Structuring the agenda is one of the key points – I personally favour putting the more meaty discussions at the beginning, shortly after a warm up, and before the energy is depleted. Don’t leave it until five minutes to go!

But being intentional about the style and not just the formality of the meeting helps. Meetings and decisions don’t happen in a cultural vacuum and some cultures are more prone to Bikeshedding than others. Some organisational cultures more weight is placed on not losing face, for example, and this can drive people towards the Bikeshed.

Nancy Kline’s famous book “Time to think” talks about creating a respectful meeting space where everyone can be heard effectively and a safe place for discussion, I think this helps.

The other point for me is around governance is structured and how risks are managed. If decisions are not devolved effectively and the sheer number of decisions become overwhelming then Bikeshedding seems much more likely.

Governance has to manage the appropriate risks – so the operational decisions need to be aligned to the operational teams and the operational risks. It sounds so easy when I write it like that!

Systems of approval have to be carefully designed to achieve that though. Underpinning it is a keen and frank eye for the risks we are facing. There are questions we can ask ourselves to help with that – I’m a fan of getting under the skin of what’s bothering people, that nagging feeling. It usually leads away from the Bikeshed in my experience.

2. What about the behaviours of key players, for example the Chair – do they have a role to spot it and stop it?

Chairs absolutely do have a role to spot it and stop it (sounds like a good motto for a T-Shirt!)

Chairs who; facilitate effectively, don’t get lost in the weeds, and don’t push their own agendas are a big defence against Bikeshedding. A good Chair must call out anyone playing at any of the dark arts  – I find a spot of humor can go a long way in doing this! A good Chair can also hold up a mirror to the room to point out ‘Bikeshedding without blame’.

Another key role is the people presenting information to meetings. The “expert” has a critical role to present all the facts and context as best they can and avoid any “dark arts”.

Awareness of their own biases and their ability to handle conflict / uncertainty is really important. They can also help guide the meeting back to where it needs to be.

It takes courage and bravery for people to admit they don’t know everything. That awkward space, on the edge of knowledge, is where we need to be a lot of the time. There is definitely a link between being on the edge of comfort zones and seeking the Bikeshed to my mind.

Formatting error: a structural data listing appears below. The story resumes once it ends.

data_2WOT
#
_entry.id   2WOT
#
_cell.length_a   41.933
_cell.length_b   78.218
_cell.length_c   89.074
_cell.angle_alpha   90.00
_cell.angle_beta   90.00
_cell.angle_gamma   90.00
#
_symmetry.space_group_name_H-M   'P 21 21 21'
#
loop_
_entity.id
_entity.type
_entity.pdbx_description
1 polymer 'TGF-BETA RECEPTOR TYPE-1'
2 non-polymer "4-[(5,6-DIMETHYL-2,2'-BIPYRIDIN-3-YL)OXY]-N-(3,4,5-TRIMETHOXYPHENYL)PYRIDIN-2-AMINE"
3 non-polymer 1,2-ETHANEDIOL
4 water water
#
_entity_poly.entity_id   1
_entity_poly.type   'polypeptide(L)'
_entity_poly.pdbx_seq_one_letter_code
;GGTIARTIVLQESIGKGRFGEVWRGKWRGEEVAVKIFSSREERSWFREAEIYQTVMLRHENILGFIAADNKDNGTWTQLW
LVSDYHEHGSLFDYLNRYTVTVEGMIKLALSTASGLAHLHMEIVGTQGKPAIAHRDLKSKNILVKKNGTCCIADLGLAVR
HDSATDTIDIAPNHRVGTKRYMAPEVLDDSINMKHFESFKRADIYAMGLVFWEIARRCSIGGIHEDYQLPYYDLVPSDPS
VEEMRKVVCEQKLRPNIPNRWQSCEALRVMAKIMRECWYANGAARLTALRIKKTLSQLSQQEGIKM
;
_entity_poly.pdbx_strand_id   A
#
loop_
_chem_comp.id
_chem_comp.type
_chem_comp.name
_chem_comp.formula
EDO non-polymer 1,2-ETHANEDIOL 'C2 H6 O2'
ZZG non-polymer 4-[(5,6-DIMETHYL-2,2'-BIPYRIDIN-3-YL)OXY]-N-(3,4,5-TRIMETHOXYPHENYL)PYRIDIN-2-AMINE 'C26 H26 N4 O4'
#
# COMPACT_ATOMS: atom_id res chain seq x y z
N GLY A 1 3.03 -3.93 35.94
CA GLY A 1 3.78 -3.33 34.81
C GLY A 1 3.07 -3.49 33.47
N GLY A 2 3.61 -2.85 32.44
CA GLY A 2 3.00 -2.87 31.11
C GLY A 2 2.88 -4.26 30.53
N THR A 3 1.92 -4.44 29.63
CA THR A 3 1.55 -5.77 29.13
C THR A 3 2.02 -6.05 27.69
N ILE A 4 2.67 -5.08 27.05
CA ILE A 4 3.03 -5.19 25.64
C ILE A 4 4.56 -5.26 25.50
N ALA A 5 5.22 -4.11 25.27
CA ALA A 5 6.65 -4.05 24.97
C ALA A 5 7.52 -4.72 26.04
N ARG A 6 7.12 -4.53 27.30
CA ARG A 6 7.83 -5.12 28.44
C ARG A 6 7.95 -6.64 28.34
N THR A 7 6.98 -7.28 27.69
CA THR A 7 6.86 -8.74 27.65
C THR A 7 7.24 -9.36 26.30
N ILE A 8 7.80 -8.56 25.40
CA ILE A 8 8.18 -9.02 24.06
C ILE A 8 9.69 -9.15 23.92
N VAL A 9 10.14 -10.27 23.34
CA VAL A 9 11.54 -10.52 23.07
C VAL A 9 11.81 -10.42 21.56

3 – Isn’t this everyone’s problem though? How do you work with that?

It is of course and for me it’s about starting with the recognition that we all Bikeshed from time to time. Sometimes issues are difficult to face. That’s ok. Rather like mindfulness, it’s about recognising that we are off track and returning to the matter in hand. And maybe a spot of Bikeshedding in a meeting all helps build a social relationship (in small doses, of course).

Processes of risk management and assurance also play a role in tackling organisational bikeshedding.  The lodestone is the risk matrix process. If nothing else this should be telling you what are the most important things to worry about – be afraid if it doesn’t tally with the “what’s bothering you” test.

How we get assured that everything is on track via audit processes can really help as part of the evidence we assess. I’m a fan of Stephen Covey’s four quadrants (or Eisenhower – who got there first on this) to help me make sure I am in the important areas. Bikeshedding as a concept is very similar to the “Urgent but not important” quadrant in Covey’s world.

Adaptation of Stephen Covey’s Important v Urgent Matrix

The other key area is creating a culture where we seek continuous improvement on our meetings. We’ve used feedback sessions at the end of Board meetings to good effect and as part of our Board annual appraisals for example. I think the same can apply to 121s on a more individual level. A good coaching and facilitation relationship is a good antidote to bikeshedding right from the shop floor to the Boardroom.

Tackling bikeshedding is ultimately about being honest about what’s bothering ourselves, to my mind. Leaders have a particular role to play in encouraging and rewarding the behaviours which lead to productive debate and good quality thinking, and providing the feedback that things are going off course.

Leaders can emphasise this about role modelling that behaviour and having the courage to admit when they are unclear or if they think they have gone off track. And, I think tackling Bikeshedding as a group behaviour becomes easier over time as new norms are established. We are all learning about new norms at the moment!

Points to ride away on your Bike with :

  1. Think about how your meetings are structured and managed. Clear the agenda for what’s important and be clear on the outcomes.
  2. Develop a style that hears all voices and allows for strong facilitation.
  3. Build a team that is comfortable with being uncomfortable. The interesting and productive stuff is often just outside our comfort zones!
  4. Use tools like risk matrices, assurance and evidence to help guide you and back up the decision making.
  5. Adopt a continuous improvement approach to decision making and meetings.

A version of this post can be found on Sarah’s blog here:

About WhatsthePONT

I'm from Old South Wales and I'm interested almost everything. Narrowing it down a bit: cooperatives, social enterprises, decent public services, complexity science, The Cynefin Framework, behavioural science and a sustainable future. In 2018/19 I completed a Winston Churchill Travelling Fellowship, looking at big cooperative enterprises and social businesses in NE Spain and the USA. You can find out more here: